Why did you decide to make the academy an all-male program?
Our primary goal is the formation of the person, their character. We researched ways to accomplish this and found overwhelming evidence that single-sex education provides one of the most effective environments to address character. We feel the Church’s teaching on the unique qualities and differences between men and women provide a strong foundation for us to help young men navigate today’s challenges in character development. We also found a great example of this working at Williamson College of the Trades in Philadelphia — an all-male, nondenominational trades college that is achieving unprecedented success. They have been great in sharing their strategies with us as we get started.
Explain your program of formation, which makes connections between human dignity, the “primacy of Jesus Christ” and “peace at work.”
Work has the capacity to give meaning to our lives. But because of the Fall, we need to regain the spiritual attitude that sees the worker’s full human dignity, regardless of the task he or she is carrying out.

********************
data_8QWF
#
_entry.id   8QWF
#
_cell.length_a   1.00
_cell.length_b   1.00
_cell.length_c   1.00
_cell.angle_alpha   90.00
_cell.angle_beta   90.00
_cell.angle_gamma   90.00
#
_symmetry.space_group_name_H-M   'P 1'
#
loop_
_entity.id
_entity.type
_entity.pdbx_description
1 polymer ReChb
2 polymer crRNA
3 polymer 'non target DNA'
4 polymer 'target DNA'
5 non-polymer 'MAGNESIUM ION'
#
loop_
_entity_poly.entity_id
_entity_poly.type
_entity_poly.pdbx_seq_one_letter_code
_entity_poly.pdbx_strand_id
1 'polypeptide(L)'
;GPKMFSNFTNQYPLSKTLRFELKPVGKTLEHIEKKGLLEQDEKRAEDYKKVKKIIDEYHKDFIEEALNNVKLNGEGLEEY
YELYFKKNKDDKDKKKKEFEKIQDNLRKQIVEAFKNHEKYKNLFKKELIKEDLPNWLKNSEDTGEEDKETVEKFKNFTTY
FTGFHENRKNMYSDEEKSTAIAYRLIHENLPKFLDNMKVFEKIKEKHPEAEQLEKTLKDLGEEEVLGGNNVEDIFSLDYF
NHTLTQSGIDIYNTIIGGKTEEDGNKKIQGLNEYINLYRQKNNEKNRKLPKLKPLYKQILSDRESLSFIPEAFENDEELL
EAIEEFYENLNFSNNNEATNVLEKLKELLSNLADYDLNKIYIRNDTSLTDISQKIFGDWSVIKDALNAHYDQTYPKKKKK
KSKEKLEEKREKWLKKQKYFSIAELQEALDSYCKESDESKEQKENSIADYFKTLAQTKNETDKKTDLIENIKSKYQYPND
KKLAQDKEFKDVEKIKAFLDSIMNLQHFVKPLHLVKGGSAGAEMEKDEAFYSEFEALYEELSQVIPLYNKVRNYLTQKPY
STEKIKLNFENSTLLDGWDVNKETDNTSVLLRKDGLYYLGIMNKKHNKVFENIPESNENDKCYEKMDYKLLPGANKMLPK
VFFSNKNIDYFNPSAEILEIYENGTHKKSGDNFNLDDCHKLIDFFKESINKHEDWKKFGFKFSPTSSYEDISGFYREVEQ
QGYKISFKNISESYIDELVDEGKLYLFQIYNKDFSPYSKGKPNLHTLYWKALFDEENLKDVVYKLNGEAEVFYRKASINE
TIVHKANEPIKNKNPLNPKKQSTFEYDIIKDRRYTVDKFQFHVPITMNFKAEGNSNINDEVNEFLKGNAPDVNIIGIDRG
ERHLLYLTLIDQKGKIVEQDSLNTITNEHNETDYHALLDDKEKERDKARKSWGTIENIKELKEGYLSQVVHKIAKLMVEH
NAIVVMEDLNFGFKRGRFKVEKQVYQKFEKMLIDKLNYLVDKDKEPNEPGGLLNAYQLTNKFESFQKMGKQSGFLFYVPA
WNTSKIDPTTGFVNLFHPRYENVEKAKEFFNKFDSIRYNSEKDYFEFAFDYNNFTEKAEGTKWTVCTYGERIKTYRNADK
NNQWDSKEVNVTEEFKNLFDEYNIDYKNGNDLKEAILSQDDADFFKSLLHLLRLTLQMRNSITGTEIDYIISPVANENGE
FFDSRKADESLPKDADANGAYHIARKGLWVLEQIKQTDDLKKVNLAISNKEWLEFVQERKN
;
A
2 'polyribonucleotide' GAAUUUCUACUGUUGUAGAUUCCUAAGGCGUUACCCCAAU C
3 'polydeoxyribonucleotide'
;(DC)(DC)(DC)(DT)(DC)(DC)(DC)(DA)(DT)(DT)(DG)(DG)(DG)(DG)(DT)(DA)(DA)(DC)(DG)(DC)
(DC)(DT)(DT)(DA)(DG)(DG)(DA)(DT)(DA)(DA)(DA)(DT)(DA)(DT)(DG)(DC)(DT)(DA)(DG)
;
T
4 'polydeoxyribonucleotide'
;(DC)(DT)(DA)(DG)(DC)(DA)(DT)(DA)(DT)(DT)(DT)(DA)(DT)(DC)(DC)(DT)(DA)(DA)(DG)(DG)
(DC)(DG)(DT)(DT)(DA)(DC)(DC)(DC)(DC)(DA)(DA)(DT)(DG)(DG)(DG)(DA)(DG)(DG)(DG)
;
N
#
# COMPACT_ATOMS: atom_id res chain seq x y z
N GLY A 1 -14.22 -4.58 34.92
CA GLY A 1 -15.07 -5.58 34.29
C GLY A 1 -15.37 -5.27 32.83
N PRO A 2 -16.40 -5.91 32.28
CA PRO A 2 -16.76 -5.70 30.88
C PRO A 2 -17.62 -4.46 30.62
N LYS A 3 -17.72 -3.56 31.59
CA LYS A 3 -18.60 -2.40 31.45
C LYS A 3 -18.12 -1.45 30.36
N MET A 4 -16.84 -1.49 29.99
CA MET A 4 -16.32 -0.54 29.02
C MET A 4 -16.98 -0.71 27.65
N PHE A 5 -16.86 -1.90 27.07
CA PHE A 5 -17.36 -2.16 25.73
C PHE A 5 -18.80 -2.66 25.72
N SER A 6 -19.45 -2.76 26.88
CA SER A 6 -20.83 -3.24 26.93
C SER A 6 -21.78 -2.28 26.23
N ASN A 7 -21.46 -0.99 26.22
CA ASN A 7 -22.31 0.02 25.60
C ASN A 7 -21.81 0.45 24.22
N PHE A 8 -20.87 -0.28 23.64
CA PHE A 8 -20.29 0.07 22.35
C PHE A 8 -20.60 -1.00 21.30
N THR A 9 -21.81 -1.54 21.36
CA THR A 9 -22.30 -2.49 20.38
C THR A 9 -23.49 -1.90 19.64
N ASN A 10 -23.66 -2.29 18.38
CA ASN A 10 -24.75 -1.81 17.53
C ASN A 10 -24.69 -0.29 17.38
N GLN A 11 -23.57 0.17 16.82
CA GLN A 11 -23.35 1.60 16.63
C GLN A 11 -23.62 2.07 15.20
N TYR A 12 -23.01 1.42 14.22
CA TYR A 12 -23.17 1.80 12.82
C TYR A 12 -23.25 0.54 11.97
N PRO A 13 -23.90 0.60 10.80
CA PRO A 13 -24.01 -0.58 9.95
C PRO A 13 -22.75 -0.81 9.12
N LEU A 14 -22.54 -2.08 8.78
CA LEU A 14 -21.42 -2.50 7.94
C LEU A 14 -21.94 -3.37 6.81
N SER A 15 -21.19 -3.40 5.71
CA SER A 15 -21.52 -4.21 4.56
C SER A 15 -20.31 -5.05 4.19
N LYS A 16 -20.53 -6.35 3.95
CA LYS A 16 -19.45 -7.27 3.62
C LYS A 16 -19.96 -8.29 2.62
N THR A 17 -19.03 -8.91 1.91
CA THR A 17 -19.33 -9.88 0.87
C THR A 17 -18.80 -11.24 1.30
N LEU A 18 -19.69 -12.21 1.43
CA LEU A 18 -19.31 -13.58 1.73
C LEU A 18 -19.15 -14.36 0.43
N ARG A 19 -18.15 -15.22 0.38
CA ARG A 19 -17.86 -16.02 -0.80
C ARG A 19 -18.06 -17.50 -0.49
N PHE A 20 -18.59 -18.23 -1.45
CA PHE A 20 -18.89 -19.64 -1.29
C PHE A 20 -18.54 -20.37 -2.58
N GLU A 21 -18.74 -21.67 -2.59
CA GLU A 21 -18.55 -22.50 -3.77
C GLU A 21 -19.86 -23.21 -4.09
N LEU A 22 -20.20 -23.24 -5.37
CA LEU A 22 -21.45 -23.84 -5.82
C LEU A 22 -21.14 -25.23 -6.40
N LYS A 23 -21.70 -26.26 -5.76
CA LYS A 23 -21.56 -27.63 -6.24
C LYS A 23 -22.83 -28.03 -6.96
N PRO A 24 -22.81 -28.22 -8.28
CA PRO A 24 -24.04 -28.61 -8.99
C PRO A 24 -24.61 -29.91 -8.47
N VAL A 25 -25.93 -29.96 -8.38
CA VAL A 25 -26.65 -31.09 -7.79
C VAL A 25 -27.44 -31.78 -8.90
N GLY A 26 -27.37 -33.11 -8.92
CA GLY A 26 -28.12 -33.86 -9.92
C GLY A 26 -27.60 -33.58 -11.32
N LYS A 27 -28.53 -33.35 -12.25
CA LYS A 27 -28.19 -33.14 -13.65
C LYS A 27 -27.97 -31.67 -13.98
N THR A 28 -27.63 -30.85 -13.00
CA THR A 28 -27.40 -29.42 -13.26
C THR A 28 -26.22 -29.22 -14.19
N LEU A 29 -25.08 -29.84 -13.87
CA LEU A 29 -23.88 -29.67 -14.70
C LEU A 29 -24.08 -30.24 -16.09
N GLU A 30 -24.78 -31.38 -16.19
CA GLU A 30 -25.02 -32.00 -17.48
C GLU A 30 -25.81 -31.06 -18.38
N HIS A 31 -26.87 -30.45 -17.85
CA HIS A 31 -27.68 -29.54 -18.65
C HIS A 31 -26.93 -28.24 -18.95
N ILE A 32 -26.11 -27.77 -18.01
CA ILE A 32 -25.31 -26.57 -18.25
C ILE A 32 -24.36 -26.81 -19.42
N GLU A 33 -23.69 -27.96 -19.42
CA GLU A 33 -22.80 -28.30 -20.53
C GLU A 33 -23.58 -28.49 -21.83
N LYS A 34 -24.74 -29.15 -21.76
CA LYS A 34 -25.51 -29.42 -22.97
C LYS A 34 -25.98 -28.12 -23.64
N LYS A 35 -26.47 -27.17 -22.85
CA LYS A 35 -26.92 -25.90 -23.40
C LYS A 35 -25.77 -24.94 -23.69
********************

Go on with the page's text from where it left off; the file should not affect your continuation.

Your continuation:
Too often, when we see someone doing a menial task, we look down on them. Peace at work comes when a person feels that what he is doing has dignity. Without that, he can feel dissatisfied.
The primacy of Jesus Christ is explained in Gaudium et Spes, which teaches that it is Christ who “fully reveals man to man himself and makes his supreme calling clear” (22).
To understand man fully one needs to understand Christ fully. The primacy of Christ, in this context, means that we are called to imitate him at work and in family life.
What’s been the response to your plans for launching this program?
I have been overwhelmed by inquiries from all over the country and from as far away as Nigeria. People are excited by the integration of the humanities, formation, community and a trades curriculum at a residential school. Local businesses are very excited about it. They will be our “colloraborators,” and students will be working part-time at these shops during the program. The Diocese of Grand Rapids has been supportive, and a letter from Bishop David Walkowiak is on our website. Many of the priests I have spoken with are eager to have a new path for the young men in their parish. I tell parents, “Your son will leave your home and become part of a community of men, be responsible for himself, and form lifelong friendships.”
You can get a trades education at your local junior or community college, but people are excited by the coupling of the Catholic college experience with the trades experience.